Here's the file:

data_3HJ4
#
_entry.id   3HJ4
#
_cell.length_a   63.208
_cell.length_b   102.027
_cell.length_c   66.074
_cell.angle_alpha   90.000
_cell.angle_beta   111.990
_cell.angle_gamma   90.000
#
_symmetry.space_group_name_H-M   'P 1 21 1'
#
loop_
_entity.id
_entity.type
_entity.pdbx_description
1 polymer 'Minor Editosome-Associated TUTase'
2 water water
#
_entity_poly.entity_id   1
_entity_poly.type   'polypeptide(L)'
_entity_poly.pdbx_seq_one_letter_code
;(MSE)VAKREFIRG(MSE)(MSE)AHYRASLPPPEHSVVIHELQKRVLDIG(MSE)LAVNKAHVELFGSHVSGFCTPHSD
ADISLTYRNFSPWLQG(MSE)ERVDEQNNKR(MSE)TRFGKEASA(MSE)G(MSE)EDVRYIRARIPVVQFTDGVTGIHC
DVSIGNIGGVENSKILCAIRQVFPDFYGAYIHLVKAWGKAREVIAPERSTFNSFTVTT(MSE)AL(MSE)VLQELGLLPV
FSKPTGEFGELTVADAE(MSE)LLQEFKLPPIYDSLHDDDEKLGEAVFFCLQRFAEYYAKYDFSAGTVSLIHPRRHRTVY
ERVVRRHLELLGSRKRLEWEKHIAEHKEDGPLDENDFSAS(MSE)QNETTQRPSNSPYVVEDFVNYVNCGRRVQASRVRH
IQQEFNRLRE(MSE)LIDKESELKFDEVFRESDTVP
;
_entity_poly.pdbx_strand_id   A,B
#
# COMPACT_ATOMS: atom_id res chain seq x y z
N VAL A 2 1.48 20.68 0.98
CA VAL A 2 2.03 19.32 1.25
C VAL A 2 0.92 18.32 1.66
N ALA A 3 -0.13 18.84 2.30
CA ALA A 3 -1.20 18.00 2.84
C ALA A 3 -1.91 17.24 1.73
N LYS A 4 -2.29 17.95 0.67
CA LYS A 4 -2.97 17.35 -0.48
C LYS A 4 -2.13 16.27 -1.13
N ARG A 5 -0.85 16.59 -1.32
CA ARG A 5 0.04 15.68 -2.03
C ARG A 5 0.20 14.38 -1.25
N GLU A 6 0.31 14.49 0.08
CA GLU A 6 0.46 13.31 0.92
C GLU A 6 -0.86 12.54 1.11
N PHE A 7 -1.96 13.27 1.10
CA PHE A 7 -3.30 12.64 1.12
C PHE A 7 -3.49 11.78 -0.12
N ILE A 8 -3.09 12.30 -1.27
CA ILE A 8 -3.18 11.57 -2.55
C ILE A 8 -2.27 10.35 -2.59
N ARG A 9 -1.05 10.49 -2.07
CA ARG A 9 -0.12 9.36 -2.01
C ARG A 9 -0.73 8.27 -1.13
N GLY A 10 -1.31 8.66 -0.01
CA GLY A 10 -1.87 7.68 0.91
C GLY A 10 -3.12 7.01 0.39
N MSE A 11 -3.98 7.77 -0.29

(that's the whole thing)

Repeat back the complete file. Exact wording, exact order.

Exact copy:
data_3HJ4
#
_entry.id   3HJ4
#
_cell.length_a   63.208
_cell.length_b   102.027
_cell.length_c   66.074
_cell.angle_alpha   90.000
_cell.angle_beta   111.990
_cell.angle_gamma   90.000
#
_symmetry.space_group_name_H-M   'P 1 21 1'
#
loop_
_entity.id
_entity.type
_entity.pdbx_description
1 polymer 'Minor Editosome-Associated TUTase'
2 water water
#
_entity_poly.entity_id   1
_entity_poly.type   'polypeptide(L)'
_entity_poly.pdbx_seq_one_letter_code
;(MSE)VAKREFIRG(MSE)(MSE)AHYRASLPPPEHSVVIHELQKRVLDIG(MSE)LAVNKAHVELFGSHVSGFCTPHSD
ADISLTYRNFSPWLQG(MSE)ERVDEQNNKR(MSE)TRFGKEASA(MSE)G(MSE)EDVRYIRARIPVVQFTDGVTGIHC
DVSIGNIGGVENSKILCAIRQVFPDFYGAYIHLVKAWGKAREVIAPERSTFNSFTVTT(MSE)AL(MSE)VLQELGLLPV
FSKPTGEFGELTVADAE(MSE)LLQEFKLPPIYDSLHDDDEKLGEAVFFCLQRFAEYYAKYDFSAGTVSLIHPRRHRTVY
ERVVRRHLELLGSRKRLEWEKHIAEHKEDGPLDENDFSAS(MSE)QNETTQRPSNSPYVVEDFVNYVNCGRRVQASRVRH
IQQEFNRLRE(MSE)LIDKESELKFDEVFRESDTVP
;
_entity_poly.pdbx_strand_id   A,B
#
# COMPACT_ATOMS: atom_id res chain seq x y z
N VAL A 2 1.48 20.68 0.98
CA VAL A 2 2.03 19.32 1.25
C VAL A 2 0.92 18.32 1.66
N ALA A 3 -0.13 18.84 2.30
CA ALA A 3 -1.20 18.00 2.84
C ALA A 3 -1.91 17.24 1.73
N LYS A 4 -2.29 17.95 0.67
CA LYS A 4 -2.97 17.35 -0.48
C LYS A 4 -2.13 16.27 -1.13
N ARG A 5 -0.85 16.59 -1.32
CA ARG A 5 0.04 15.68 -2.03
C ARG A 5 0.20 14.38 -1.25
N GLU A 6 0.31 14.49 0.08
CA GLU A 6 0.46 13.31 0.92
C GLU A 6 -0.86 12.54 1.11
N PHE A 7 -1.96 13.27 1.10
CA PHE A 7 -3.30 12.64 1.12
C PHE A 7 -3.49 11.78 -0.12
N ILE A 8 -3.09 12.30 -1.27
CA ILE A 8 -3.18 11.57 -2.55
C ILE A 8 -2.27 10.35 -2.59
N ARG A 9 -1.05 10.49 -2.07
CA ARG A 9 -0.12 9.36 -2.01
C ARG A 9 -0.73 8.27 -1.13
N GLY A 10 -1.31 8.66 -0.01
CA GLY A 10 -1.87 7.68 0.91
C GLY A 10 -3.12 7.01 0.39
N MSE A 11 -3.98 7.77 -0.29